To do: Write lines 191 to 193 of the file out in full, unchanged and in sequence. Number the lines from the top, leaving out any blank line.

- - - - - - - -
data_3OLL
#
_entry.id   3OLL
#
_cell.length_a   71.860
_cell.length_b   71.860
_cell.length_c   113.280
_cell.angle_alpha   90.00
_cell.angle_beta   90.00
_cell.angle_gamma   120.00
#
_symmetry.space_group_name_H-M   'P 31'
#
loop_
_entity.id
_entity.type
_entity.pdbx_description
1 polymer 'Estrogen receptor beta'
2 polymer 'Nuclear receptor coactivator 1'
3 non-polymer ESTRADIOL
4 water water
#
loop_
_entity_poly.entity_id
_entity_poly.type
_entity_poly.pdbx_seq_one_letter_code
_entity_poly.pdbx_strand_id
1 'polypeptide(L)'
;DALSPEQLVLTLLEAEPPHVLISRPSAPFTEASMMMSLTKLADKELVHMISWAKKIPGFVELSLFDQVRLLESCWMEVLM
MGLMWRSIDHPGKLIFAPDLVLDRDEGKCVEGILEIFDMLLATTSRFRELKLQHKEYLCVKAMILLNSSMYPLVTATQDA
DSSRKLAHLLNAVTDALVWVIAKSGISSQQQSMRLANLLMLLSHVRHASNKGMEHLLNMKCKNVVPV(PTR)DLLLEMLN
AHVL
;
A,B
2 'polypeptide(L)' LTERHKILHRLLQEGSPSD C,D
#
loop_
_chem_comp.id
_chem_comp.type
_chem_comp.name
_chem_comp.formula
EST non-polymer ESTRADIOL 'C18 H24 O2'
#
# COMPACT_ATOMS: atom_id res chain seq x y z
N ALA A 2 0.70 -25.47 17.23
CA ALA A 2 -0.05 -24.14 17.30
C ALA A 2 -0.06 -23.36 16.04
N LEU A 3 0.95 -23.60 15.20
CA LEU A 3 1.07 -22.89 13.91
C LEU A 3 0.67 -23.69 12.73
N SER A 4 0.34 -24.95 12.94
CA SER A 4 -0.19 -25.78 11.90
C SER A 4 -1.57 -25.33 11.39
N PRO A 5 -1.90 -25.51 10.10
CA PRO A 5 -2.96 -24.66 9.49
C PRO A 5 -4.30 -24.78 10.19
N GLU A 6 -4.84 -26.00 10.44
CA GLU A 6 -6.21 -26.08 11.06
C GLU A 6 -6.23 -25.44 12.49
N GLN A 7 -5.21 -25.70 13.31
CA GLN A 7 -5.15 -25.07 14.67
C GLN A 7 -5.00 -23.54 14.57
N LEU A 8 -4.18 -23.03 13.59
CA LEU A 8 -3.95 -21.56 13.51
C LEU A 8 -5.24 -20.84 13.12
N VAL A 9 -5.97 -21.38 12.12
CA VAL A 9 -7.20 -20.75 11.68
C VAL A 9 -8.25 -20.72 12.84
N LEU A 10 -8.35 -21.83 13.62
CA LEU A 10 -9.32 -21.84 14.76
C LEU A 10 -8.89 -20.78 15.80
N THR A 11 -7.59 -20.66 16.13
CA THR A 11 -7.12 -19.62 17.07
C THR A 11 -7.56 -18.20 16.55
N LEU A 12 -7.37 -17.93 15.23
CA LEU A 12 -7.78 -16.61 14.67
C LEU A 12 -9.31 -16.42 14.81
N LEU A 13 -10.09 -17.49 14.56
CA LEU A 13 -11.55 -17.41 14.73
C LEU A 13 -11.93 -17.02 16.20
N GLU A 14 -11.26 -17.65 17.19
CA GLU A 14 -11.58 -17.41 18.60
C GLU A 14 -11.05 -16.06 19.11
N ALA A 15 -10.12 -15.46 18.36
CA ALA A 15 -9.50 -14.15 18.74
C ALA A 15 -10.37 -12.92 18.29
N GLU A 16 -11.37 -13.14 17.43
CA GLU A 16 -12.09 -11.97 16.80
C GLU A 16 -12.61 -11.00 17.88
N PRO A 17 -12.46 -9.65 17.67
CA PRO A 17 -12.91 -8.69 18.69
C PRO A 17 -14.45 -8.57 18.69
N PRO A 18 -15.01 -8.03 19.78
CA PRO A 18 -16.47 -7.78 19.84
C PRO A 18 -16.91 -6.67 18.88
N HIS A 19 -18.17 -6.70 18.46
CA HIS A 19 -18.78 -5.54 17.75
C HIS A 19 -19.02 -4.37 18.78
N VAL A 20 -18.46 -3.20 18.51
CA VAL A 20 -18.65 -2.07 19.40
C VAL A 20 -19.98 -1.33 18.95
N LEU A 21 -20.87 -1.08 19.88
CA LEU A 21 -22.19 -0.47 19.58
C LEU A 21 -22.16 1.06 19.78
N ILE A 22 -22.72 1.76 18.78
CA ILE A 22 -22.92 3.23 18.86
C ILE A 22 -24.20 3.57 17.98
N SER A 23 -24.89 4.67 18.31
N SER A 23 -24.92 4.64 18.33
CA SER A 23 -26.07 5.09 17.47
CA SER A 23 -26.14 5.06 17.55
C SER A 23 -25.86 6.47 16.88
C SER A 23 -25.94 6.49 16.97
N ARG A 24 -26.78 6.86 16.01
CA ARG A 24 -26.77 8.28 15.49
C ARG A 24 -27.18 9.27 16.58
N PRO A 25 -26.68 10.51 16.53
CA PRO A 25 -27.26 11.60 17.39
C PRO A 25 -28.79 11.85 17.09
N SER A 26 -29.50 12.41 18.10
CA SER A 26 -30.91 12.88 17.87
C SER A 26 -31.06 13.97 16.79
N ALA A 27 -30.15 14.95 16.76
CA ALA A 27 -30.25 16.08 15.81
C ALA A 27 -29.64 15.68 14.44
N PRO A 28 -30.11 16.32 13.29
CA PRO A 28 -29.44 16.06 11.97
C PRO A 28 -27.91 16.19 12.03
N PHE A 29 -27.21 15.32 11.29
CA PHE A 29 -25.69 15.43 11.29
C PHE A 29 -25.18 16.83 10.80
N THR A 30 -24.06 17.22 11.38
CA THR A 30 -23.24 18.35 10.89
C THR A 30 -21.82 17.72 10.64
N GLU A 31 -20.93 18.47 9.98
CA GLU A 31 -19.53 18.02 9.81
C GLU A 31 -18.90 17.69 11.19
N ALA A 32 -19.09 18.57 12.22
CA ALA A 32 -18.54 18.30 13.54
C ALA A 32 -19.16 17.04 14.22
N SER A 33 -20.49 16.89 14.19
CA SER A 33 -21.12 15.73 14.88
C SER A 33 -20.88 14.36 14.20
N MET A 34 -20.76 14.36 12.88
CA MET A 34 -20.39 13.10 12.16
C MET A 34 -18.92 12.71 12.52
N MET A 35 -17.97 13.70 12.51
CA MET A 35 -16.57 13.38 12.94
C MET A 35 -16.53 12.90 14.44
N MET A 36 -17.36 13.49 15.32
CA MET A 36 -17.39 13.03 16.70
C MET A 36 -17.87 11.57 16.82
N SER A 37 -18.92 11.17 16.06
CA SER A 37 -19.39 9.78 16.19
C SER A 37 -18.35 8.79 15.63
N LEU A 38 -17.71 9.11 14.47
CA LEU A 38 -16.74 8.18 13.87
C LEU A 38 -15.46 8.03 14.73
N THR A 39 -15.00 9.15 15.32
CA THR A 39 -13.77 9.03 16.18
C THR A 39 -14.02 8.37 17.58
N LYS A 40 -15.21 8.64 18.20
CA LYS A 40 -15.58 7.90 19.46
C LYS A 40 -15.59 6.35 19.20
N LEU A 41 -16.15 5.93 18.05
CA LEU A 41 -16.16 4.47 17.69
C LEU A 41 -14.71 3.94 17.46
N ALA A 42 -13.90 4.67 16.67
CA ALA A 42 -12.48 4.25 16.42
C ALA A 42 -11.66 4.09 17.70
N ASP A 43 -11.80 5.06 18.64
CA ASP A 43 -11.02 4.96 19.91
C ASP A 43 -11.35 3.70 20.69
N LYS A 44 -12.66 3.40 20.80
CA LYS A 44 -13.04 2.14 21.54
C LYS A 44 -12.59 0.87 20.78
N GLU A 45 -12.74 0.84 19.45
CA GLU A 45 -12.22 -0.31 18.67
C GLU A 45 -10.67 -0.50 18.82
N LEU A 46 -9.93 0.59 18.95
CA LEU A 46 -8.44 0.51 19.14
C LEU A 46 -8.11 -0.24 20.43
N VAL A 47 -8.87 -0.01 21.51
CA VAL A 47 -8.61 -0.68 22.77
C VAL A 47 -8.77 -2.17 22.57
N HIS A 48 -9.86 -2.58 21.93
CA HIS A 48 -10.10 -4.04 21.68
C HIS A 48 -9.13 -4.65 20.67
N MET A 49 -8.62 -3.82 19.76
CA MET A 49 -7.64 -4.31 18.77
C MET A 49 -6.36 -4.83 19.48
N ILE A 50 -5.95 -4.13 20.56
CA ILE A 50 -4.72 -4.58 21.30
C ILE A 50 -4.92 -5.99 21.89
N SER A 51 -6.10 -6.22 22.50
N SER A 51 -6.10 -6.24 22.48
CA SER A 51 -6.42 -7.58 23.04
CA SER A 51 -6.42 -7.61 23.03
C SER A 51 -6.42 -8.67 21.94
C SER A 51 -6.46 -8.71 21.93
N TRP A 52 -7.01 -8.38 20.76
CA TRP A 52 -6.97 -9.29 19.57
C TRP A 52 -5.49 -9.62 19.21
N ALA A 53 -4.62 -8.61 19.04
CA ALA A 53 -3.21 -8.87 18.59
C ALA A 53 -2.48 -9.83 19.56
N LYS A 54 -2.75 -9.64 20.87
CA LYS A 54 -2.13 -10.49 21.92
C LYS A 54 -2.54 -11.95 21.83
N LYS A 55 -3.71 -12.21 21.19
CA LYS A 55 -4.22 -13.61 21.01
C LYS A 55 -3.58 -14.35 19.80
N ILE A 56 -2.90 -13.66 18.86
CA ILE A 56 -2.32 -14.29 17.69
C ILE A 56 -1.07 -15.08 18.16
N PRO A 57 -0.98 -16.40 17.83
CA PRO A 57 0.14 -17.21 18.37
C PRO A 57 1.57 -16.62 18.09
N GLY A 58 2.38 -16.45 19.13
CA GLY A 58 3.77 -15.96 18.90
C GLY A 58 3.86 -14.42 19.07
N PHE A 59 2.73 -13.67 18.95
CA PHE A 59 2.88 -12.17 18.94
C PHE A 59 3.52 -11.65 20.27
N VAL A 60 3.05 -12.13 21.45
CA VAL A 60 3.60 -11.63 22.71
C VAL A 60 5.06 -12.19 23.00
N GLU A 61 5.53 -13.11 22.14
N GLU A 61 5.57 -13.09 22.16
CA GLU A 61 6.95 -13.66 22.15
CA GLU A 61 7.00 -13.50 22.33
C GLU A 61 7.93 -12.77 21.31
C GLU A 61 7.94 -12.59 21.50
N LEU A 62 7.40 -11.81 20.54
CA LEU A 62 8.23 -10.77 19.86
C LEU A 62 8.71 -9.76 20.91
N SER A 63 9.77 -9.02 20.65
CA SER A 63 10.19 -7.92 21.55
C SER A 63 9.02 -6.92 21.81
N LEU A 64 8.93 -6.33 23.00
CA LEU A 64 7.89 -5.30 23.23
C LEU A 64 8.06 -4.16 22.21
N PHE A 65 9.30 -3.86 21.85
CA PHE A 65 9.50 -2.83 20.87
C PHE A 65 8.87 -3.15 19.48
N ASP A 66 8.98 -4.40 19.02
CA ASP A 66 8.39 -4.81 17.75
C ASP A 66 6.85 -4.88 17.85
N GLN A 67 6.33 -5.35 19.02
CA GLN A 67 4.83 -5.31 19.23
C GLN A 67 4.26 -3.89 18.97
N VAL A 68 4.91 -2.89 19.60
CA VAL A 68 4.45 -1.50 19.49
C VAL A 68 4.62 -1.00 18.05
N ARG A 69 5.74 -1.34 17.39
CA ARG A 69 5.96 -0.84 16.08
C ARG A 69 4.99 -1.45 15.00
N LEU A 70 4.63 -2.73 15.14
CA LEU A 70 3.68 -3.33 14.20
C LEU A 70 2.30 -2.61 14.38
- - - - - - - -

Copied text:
C MET A 49 -6.36 -4.83 19.48
N ILE A 50 -5.95 -4.13 20.56
CA ILE A 50 -4.72 -4.58 21.30